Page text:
U.S.–Saudi Relations Expected To Continue Under New King

Posted: Jan 26, 2015 5:30 PM

The death of King Abdullah of Saudi Arabia will not shift American ties in any way, say U.S. officials. King Abdullah ibn Abd al-Aziz passed away at the age of 90 on January 23; he had outlived two other crown princes. The new king, Salman, is 79 years old–and allegedly riddled with dementia. Nevertheless, the kingdom is expected to spend $56 billion on defense in 2015; $17 billion is earmarked for new weaponry; and they plan to modernize their navy, according to Defense One. The U.S. has supplied the Arab nation with weaponry as well. In 2010, the U.S. approved a $60 billion transfer with the Saudis, supplying them with Black Hawk helicopters, Apaches, and F-15s:

The younger Salman “certainly understands the U.S. alliance and the reason for it,” said Anthony Cordesman, analyst at the Center for Strategic and International Studies who has been an adviser to Sen. John McCain, R-Ariz., and retired Army Gen. Stanley McChrystal.

American officials do not expect any major shifts in policy with oil-rich kingdom, a key ally that has supported some U.S. counterterrorism operations in the Middle East. Saudi Arabian aircraft have been a small part of the coalition striking Islamic State militant strongholds in Syria, and Riyadh has offered to host a training program for moderate Syrian rebels. Abdullah over the years had raised concerns about Washington’s reluctance to get involved in Syria, which the kingdom sees as being heavily influenced by Iran.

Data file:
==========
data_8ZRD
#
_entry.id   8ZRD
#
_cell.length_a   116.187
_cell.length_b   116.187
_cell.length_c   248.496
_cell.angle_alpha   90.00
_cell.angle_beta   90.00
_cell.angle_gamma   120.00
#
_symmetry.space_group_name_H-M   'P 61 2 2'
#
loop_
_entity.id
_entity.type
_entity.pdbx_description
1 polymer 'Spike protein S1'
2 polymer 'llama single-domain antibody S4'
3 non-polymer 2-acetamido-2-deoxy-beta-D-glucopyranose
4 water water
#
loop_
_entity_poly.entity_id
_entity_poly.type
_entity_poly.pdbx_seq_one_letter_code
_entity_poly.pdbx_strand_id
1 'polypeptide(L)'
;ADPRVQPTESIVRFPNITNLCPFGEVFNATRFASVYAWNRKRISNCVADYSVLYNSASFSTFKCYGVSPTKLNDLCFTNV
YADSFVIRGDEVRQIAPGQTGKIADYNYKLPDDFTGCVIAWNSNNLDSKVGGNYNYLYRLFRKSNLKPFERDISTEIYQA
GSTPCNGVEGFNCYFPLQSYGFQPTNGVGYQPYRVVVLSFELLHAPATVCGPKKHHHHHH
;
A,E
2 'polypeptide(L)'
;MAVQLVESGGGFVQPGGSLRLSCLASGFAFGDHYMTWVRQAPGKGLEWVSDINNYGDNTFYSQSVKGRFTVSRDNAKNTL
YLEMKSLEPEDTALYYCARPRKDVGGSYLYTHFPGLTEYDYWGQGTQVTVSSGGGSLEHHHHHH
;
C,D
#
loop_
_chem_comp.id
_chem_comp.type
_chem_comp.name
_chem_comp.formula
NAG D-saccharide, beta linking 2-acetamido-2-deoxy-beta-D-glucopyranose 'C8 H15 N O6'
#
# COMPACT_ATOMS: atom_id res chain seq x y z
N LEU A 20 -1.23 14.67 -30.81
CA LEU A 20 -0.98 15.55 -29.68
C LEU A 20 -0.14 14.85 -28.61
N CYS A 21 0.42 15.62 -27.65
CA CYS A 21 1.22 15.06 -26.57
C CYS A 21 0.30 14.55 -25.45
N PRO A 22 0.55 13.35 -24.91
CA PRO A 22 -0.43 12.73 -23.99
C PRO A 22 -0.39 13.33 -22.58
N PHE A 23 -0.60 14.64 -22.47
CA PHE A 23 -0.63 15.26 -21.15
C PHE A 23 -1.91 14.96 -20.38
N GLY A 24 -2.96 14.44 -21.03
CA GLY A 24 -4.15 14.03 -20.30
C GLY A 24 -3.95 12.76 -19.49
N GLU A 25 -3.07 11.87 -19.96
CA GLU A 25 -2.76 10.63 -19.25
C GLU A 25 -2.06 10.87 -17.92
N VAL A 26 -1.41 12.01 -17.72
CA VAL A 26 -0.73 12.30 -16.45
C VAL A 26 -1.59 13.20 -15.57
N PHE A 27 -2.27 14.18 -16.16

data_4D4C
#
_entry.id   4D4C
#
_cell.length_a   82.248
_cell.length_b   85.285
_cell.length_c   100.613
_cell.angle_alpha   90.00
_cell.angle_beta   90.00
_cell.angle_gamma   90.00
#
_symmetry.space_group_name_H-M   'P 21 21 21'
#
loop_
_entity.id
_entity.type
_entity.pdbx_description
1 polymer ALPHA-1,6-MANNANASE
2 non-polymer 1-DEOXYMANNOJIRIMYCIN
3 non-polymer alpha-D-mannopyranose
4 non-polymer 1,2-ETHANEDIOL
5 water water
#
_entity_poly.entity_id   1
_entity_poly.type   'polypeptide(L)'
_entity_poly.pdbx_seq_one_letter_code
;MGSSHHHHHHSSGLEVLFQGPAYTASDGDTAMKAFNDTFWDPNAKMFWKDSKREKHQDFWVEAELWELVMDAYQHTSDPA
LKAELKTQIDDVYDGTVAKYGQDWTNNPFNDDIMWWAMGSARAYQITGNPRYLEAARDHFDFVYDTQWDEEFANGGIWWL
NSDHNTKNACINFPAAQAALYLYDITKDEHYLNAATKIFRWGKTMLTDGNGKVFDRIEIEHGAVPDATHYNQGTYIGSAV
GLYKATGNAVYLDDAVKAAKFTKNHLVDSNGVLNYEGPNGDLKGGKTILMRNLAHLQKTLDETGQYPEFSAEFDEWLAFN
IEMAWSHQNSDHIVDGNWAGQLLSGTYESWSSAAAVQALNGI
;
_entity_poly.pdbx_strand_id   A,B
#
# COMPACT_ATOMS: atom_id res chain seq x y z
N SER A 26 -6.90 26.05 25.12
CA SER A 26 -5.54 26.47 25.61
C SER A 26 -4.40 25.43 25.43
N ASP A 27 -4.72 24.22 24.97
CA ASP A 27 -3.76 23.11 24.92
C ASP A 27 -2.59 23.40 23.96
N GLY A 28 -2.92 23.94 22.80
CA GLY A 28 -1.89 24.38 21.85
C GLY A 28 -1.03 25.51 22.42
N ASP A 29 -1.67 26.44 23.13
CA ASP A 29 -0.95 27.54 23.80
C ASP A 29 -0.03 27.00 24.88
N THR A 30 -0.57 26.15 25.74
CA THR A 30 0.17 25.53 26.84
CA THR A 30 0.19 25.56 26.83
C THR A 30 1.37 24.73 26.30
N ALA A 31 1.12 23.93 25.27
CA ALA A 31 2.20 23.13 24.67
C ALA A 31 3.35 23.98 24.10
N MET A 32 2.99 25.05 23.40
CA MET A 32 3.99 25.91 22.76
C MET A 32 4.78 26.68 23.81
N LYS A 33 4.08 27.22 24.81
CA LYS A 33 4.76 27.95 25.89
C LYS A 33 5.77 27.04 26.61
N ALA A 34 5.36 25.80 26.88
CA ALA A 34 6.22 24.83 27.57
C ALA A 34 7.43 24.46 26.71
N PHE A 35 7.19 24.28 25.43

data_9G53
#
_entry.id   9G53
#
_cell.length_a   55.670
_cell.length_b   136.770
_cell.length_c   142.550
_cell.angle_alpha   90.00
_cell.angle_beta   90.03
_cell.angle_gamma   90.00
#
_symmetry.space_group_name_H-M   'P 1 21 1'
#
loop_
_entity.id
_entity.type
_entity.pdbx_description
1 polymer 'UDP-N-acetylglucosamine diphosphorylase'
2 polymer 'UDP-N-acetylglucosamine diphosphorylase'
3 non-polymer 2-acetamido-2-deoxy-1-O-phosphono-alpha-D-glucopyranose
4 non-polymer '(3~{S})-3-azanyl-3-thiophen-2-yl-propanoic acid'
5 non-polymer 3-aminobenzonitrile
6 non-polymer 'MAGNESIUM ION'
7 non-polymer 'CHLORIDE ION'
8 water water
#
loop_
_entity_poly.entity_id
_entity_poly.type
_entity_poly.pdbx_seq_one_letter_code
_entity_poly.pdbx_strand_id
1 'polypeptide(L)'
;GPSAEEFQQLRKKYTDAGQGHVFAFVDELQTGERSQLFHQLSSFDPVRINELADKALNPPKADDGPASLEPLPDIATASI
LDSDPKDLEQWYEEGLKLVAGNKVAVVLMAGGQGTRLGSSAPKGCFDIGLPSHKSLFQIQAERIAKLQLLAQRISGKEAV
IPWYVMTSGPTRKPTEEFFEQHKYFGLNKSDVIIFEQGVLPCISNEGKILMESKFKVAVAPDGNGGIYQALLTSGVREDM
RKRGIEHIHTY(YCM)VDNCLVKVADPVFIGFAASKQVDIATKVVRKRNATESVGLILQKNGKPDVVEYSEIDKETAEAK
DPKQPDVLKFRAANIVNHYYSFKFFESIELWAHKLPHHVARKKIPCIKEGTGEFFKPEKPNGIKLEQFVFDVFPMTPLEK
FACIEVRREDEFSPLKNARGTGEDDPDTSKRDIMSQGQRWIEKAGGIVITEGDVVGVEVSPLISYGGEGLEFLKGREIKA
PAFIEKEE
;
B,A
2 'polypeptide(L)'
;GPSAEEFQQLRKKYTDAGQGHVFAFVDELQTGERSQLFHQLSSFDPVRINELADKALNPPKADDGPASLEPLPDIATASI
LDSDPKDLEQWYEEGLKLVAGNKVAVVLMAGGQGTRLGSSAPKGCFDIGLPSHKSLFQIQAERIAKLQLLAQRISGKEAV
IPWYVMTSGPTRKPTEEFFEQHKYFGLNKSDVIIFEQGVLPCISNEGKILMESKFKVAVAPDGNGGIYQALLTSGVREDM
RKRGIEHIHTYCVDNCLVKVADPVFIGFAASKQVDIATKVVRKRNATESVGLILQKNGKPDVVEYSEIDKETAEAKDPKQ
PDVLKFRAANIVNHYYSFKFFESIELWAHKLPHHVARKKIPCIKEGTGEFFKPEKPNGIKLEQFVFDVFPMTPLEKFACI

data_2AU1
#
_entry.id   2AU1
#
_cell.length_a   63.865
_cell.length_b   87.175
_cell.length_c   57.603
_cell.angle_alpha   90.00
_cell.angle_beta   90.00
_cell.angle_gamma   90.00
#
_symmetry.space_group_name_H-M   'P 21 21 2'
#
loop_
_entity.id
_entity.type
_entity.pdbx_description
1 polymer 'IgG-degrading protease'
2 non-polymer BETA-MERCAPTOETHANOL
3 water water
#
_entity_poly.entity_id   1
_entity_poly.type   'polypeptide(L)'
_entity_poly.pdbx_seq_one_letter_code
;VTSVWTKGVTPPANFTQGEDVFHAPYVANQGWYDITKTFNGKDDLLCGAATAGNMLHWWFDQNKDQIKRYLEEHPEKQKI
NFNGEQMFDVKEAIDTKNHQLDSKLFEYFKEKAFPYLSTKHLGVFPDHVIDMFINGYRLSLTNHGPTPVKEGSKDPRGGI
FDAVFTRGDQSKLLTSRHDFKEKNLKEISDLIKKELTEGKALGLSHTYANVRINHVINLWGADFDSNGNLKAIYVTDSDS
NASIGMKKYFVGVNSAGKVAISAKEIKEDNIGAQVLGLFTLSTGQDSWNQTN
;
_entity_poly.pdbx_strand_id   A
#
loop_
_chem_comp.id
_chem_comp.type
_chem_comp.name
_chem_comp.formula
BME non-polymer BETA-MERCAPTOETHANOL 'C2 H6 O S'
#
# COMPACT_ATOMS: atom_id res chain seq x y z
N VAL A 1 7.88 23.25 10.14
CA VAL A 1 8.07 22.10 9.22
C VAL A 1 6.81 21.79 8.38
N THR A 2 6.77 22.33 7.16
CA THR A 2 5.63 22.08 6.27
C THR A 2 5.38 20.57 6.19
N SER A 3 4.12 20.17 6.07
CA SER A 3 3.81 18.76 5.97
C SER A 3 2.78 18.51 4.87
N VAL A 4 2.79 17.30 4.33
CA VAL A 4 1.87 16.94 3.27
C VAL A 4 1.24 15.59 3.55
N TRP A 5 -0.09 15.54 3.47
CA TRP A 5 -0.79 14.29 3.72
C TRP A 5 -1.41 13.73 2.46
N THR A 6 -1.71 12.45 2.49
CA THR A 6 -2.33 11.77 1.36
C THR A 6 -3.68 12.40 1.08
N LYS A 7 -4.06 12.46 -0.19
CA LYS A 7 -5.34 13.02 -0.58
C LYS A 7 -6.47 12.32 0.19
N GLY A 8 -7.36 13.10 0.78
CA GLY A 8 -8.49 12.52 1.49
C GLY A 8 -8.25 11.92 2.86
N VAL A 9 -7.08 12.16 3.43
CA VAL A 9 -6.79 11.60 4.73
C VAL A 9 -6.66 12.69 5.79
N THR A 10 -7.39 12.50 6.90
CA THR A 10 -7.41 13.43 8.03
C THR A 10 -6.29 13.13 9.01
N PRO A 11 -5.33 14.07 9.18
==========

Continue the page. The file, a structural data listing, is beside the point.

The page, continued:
“[President Barack Obama] certainly hopes, and we expect, that the strong relationship that exists between the United States and Saudi Arabia will endure under the leadership of the new king,” White House Press Secretary Josh Earnest said [last] Friday.

Yet, this may just be diplomatic protocol. It’s been reported that the late King Abdullah wasn’t a fan of Obama (via RCP):

RICHARD ENGEL, NBC NEWS CHIEF FOREIGN CORRESPONDENT, ISTANBUL: What I think is most important is the idea of continuity. Saudi Arabia wants to maintain stability, they want to maintain the same policies which have worked for them, and kept the Saud family in power for nearly a century.

That is the key thing here, not to, in fact, Saudi Arabia was actively against rapid moves towards democratization. One of the big ironies here is that President Obama in his statement said how close he was to King Abdullah.

King Abdullah did not like President Obama. In fact, a lot of people I know who are quite close to the late King Abdullah said that the King could not stand President Obama because the president was supportive of the Arab Spring, and because the president did not support Hosni Mubarak in Egypt, in fact turned his back on Hosni Mubarak in Egypt.

So this close personal bond between the president and the Saudi leader is just people being polite at a time of sadness.

Additionally, with the fall of Yemen, the president seems to be aloof concerning the possible geopolitical disaster that awaits thanks to his ineffectual foreign policy; Obama once used Yemen as a model for counterterrorism operations, specifically ISIS.

There’s also navigating through Saudi Arabia’s legacy of spreading Islamic fundamentalism, our part in that effort, and balancing America’s national security interests, which Sarah Chayes, former special adviser to Chairman Of the Joint Chiefs of Staff Adm. Mike Mullen, noted: